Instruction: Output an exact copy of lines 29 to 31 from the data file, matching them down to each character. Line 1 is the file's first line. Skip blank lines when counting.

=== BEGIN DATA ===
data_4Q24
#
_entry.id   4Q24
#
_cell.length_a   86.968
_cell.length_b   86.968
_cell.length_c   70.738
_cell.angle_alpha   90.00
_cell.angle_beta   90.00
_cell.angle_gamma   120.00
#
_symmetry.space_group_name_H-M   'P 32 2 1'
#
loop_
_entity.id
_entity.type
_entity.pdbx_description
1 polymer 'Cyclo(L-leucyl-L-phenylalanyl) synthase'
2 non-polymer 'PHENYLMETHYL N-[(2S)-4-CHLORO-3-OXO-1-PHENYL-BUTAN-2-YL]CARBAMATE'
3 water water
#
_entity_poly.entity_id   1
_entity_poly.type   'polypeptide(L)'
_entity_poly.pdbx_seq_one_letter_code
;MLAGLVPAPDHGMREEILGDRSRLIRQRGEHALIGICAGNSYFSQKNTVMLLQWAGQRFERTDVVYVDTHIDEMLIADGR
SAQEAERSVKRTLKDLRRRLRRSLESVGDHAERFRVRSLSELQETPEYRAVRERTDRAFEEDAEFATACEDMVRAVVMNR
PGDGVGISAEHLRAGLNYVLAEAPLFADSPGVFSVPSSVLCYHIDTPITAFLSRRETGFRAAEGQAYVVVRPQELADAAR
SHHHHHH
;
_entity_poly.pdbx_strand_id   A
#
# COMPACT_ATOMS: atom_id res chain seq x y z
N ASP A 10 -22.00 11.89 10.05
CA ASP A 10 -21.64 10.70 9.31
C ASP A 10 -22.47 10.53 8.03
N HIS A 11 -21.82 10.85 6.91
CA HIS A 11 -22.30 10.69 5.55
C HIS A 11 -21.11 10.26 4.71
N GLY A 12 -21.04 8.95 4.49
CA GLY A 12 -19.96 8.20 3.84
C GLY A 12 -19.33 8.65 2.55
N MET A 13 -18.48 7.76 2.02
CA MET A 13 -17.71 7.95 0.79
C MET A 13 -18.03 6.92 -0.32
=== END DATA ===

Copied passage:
;
_entity_poly.pdbx_strand_id   A
#